Social media requires no accountability before the “Post” button is hit. Every man is his own editor. In a normal journalism playing field, writers wait for an editor to read their work. This means any flash of emotion that compelled a person to write something can at least be tempered with the review of another set of eyes. Yet, social media allows individuals to instantaneously announce to the world every flurry of rage and irritation. The medium affords no checks and balances. Unfortunately, this is the world pastors finds themselves contending with today.


So, what should a pastor do? What is the acceptable response?


Acceptable Response

Lewis Maklin wrote further in his recent article, “Remember a hater is simply a confused admirer. Trust God, period. If God be for you, who can be against you? Remember, they said all kinds of malicious things about Jesus, including lying on Him in attempts to destroy His reputation, undermine His influence and tarnish His character. Yet, we all know how that turned out. Your attackers are opportunists. In our own lives, we must rise above the issue or distraction of our own “confused admirers.” Admittedly, that can be a challenge, especially when mean-spirited people are simply exposing the nature of their own wicked heart.”


To be sure, technology is morally neutral. Social media technology can be used for the purposes of righteousness or wickedness, like any technology. A person can tweet or post on Facebook for the genuine good of others, exercising a proper restraint on themselves, accepting feedback humbly and graciously, and rejoicing in the victories and virtues of others. Yet every technology offers particular temptations and can encourage certain potentialities to moral, willful, fallen human beings. Granting everyone with Internet access a potentially global platform, opens up public speech to the foolish and the wise both.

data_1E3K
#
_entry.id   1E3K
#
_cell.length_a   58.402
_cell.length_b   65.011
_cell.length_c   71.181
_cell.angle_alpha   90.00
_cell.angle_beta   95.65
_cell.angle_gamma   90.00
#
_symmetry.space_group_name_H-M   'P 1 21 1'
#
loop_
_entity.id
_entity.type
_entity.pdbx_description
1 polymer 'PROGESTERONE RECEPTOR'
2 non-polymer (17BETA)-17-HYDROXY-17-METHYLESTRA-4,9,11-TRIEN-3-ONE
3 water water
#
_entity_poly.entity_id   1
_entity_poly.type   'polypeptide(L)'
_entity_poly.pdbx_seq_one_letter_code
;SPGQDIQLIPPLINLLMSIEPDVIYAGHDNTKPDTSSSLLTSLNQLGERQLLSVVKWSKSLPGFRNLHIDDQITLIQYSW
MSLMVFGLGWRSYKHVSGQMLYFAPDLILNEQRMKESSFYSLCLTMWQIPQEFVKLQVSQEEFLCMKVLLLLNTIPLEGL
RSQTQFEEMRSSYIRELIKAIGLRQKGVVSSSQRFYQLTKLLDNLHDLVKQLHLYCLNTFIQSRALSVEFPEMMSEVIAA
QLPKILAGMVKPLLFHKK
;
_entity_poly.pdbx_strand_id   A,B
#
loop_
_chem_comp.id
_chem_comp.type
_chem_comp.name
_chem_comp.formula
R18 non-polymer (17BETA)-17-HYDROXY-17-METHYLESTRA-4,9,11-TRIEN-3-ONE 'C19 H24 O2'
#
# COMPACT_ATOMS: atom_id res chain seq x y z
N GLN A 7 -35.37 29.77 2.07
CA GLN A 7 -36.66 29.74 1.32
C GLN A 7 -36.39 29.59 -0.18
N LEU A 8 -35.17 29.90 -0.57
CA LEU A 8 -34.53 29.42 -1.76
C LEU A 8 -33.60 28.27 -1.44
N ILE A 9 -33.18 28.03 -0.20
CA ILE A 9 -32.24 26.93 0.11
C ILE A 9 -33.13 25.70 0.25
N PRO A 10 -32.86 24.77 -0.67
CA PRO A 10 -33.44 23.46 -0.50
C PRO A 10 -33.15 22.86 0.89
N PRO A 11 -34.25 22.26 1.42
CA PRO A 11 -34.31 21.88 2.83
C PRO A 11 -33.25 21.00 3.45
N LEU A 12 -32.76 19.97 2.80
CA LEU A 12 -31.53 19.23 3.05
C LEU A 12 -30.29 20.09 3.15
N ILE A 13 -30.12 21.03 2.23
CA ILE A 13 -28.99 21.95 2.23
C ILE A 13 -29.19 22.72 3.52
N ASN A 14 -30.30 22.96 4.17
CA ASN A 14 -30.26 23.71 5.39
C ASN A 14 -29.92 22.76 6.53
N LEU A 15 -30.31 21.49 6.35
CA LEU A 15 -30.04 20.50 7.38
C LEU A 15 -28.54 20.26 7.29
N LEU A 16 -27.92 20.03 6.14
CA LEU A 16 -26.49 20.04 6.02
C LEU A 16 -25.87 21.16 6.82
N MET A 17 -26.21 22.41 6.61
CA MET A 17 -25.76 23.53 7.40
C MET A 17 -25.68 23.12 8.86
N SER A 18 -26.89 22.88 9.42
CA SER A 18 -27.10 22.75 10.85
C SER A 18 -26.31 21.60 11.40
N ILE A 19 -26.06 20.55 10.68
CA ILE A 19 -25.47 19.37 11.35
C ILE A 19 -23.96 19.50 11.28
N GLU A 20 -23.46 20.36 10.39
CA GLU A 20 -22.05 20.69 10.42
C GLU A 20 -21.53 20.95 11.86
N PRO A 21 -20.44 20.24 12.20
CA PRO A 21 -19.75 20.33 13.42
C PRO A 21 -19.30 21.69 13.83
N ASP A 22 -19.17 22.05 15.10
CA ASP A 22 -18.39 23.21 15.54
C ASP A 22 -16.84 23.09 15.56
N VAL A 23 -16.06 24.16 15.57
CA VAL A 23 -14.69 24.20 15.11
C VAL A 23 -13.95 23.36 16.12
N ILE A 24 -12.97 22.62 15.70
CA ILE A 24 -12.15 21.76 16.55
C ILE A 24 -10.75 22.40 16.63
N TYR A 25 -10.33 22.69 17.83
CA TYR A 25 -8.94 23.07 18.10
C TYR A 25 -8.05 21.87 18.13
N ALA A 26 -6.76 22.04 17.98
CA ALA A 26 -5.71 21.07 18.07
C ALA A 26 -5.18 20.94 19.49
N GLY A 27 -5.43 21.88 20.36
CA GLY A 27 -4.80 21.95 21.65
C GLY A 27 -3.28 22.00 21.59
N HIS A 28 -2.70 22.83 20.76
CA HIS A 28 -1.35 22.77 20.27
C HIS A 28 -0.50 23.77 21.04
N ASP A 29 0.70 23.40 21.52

Regardless of the size of your public platform, as a pastor, you are a target of someone’s social media scorn and your options for response are few and, in some cases, may be completely nonexistent. Some people just believe that their right to free speech is so broadly absolute that they have a free pass to say anything about anyone at any time on any platform. Thankfully, there are laws that do govern some very specific concerns but all in all, endurance and time are your best defenses.


Remain Faithful

English author, Evelyn Beatrice Hall is often quoted as saying, “I disapprove of what you say, but I will defend to the death your right to say it.” However, someone else had another version of that statement that went like this; “I may not agree with what you’re saying, but I will defend to the death your right to make a fool of yourself by saying it.”


It seems that this is pretty much where it lands with the slings and arrows hurled by social media. People are going to basically say what they please. When they do, the Lord will fight your battle. Don’t allow yourself to be held hostage to someone’s opinion and scorn. Their opinion is not your reality. Stay the course and remain faithful to your call. Preach on, pursue your dream and fulfill your vision.


God is with you!


Timothy M. Hill